One reason for not permanently installing the RedNet system in the studios was to provide the flexibility to experiment – including in live sound applications. “I know that there are other live solutions that do this kind of thing, and I know that one of the big selling points for RedNet is the low latency and the fact you can do drop-ins and so on, which is obviously very important; but because we do carry out such a lot of live stuff with our courses, being able to use the system in a live situation both out-front and for recording simultaneously, is really useful. Being able to tap into the Ethernet feed and record it at the same time as it’s being used for a front-of-house mix – that’s really interesting.”
Dante started in the live sound arena, where it has been used for some time. Derby owns some Yamaha M7 live consoles, and they intend to add Dante cards to them and integrate them into the system.
Crossley is very pleased with the performance of the system. “RedNet sounds great. I haven’t been able to notice any particular problems, or artefacts, or anything with it: it just sounds great – really. It just works! When we first did some tests with it, I set aside plenty of time to be fiddling around with the software… but it wasn’t necessary. The one thing we had to spend a little time on was checking the sample rates – but it was really easy to click on the unit and see what sample rate it was running at and make sure everything was all running at the same sample rate – and then it was all fine.”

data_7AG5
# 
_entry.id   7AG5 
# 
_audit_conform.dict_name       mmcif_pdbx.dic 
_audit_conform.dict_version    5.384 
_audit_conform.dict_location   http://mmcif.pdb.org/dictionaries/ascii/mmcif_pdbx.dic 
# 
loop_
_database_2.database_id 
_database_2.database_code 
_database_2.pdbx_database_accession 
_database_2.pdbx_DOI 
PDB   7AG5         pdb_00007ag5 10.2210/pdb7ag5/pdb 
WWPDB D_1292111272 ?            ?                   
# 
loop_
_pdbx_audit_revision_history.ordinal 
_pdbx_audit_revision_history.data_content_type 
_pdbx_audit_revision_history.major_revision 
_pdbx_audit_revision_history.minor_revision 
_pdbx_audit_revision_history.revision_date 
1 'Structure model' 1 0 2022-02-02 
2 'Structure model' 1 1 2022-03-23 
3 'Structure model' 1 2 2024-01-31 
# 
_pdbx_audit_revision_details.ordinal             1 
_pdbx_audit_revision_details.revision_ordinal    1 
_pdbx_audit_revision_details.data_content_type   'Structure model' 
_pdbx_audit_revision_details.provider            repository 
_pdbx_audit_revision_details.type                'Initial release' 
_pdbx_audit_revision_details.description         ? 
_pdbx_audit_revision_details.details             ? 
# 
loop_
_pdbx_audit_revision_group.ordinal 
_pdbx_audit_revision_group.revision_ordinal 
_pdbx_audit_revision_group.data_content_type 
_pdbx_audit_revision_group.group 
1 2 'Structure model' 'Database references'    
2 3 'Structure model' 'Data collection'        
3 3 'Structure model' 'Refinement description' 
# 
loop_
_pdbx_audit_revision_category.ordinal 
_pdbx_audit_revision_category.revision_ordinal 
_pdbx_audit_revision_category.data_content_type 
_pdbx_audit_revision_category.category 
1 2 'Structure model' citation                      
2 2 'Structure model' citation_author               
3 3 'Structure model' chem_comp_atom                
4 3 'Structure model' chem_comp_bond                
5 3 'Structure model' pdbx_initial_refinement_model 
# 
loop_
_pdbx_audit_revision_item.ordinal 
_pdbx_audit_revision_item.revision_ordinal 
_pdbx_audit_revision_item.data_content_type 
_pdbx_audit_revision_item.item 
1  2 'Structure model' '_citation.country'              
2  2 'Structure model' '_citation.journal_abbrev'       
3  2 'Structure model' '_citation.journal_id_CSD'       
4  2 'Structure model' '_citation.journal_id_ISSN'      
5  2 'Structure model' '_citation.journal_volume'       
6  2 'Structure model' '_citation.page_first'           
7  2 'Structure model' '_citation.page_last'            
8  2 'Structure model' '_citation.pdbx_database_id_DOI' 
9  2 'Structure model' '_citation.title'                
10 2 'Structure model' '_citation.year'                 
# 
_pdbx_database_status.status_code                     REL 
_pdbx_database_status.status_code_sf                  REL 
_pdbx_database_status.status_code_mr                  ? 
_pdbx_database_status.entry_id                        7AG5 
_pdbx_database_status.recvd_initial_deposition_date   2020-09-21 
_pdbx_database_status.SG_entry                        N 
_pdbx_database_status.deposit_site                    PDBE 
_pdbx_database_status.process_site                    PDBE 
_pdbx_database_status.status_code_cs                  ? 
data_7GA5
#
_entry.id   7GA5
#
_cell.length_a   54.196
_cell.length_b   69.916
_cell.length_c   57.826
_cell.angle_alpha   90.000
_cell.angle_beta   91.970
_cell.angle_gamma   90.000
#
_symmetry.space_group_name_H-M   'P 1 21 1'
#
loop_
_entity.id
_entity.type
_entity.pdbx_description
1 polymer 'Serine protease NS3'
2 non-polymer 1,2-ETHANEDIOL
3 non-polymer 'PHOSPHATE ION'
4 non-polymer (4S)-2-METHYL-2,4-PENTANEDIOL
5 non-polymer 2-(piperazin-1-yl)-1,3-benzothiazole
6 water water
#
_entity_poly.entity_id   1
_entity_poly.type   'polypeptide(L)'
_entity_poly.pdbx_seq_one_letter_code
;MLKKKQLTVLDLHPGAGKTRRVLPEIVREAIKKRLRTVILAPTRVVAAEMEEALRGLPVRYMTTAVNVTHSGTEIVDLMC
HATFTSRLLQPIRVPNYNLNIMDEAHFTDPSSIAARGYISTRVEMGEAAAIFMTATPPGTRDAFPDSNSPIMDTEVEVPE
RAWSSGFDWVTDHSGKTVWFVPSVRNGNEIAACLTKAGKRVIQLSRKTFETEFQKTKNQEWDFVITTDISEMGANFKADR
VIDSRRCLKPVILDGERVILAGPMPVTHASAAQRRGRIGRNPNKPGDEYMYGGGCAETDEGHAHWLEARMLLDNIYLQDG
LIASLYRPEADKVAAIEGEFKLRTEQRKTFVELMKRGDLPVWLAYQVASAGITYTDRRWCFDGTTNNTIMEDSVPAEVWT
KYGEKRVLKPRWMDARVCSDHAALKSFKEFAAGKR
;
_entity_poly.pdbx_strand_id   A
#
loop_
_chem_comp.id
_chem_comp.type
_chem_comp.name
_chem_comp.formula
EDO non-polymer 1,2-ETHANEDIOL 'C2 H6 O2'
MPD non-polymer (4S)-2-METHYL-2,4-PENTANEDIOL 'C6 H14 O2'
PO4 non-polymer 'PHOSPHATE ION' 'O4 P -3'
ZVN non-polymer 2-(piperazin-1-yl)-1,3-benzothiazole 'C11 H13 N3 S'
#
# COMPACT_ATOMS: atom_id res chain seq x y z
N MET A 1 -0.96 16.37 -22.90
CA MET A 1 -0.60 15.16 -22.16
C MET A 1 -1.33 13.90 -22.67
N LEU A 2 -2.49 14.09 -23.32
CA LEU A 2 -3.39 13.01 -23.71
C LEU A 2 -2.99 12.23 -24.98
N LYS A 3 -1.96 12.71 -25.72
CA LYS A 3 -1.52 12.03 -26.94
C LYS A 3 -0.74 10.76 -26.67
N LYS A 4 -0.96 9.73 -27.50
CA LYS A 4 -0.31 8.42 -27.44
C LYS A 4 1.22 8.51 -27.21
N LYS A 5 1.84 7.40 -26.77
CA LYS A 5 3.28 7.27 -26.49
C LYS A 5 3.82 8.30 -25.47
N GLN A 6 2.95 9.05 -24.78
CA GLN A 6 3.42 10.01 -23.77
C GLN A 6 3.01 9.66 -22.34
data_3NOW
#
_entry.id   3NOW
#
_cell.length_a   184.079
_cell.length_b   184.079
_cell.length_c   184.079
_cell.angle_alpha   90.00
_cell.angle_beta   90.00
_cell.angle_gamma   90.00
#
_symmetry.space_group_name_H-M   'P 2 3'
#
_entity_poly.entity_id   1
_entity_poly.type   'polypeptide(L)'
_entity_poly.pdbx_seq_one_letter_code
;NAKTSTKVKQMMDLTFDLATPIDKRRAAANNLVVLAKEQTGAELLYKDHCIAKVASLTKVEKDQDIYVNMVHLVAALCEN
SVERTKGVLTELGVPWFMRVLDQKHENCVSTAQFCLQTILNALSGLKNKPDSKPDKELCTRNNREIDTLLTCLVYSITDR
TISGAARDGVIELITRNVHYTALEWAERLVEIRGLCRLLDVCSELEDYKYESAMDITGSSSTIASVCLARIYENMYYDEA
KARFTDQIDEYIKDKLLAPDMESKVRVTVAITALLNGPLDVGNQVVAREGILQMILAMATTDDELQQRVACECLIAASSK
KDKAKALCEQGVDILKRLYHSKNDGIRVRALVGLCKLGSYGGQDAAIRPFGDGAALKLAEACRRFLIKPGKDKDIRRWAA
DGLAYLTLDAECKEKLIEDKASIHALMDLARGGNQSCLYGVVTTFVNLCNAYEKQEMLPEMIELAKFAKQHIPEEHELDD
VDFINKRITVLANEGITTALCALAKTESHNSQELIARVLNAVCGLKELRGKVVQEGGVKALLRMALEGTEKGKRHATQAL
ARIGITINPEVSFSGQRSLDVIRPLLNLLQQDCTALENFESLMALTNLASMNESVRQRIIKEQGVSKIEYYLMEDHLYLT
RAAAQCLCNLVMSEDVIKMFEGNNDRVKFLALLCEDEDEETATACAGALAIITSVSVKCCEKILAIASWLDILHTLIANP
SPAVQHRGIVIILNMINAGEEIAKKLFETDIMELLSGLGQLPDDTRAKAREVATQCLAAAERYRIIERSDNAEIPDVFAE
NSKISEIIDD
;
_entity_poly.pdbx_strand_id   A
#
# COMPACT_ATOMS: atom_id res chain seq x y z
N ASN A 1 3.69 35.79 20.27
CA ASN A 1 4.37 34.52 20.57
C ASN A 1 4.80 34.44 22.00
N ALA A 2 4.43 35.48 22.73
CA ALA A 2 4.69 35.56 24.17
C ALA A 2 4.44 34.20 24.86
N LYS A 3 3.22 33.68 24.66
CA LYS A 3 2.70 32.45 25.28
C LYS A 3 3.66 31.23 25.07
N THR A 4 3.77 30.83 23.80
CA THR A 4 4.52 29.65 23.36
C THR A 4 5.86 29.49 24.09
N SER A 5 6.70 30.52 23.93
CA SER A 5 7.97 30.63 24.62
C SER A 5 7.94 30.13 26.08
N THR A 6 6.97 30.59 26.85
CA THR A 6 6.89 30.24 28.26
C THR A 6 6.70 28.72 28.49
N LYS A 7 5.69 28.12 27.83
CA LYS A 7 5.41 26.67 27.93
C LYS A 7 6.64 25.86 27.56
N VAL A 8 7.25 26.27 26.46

The staff at Derby University are also considering the longer-term applications for RedNet. The use in the studio and production areas is straightforward and obvious, but there are many other possibilities. “We have several rehearsal rooms for our performers to play,” Crossley notes, “and if someone wants to rehearse and then record something, then rather than have some kind of portable recording system up in the room, we can wheel in the RedNet system and record it properly, in the control room. So that’s quite handy and interesting.”